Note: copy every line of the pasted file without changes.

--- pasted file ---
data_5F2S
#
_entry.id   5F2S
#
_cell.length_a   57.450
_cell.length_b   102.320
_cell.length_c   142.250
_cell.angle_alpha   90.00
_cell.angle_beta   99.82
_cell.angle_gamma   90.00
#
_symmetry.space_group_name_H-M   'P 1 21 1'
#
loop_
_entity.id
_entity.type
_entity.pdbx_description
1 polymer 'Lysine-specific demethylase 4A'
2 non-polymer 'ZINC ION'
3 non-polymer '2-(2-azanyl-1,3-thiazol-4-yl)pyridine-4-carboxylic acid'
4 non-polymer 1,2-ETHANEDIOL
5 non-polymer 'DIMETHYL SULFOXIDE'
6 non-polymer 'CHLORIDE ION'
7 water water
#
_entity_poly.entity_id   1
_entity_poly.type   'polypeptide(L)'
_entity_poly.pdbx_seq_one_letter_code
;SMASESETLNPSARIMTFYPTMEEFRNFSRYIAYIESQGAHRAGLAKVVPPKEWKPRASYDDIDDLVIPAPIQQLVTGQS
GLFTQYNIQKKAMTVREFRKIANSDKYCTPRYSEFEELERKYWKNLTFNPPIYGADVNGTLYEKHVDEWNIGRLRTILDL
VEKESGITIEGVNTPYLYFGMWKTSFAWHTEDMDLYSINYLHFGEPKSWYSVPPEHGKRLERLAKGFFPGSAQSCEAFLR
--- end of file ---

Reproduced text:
data_5F2S
#
_entry.id   5F2S
#
_cell.length_a   57.450
_cell.length_b   102.320
_cell.length_c   142.250
_cell.angle_alpha   90.00
_cell.angle_beta   99.82
_cell.angle_gamma   90.00
#
_symmetry.space_group_name_H-M   'P 1 21 1'
#
loop_
_entity.id
_entity.type
_entity.pdbx_description
1 polymer 'Lysine-specific demethylase 4A'
2 non-polymer 'ZINC ION'
3 non-polymer '2-(2-azanyl-1,3-thiazol-4-yl)pyridine-4-carboxylic acid'
4 non-polymer 1,2-ETHANEDIOL
5 non-polymer 'DIMETHYL SULFOXIDE'
6 non-polymer 'CHLORIDE ION'
7 water water
#
_entity_poly.entity_id   1
_entity_poly.type   'polypeptide(L)'
_entity_poly.pdbx_seq_one_letter_code
;SMASESETLNPSARIMTFYPTMEEFRNFSRYIAYIESQGAHRAGLAKVVPPKEWKPRASYDDIDDLVIPAPIQQLVTGQS
GLFTQYNIQKKAMTVREFRKIANSDKYCTPRYSEFEELERKYWKNLTFNPPIYGADVNGTLYEKHVDEWNIGRLRTILDL
VEKESGITIEGVNTPYLYFGMWKTSFAWHTEDMDLYSINYLHFGEPKSWYSVPPEHGKRLERLAKGFFPGSAQSCEAFLR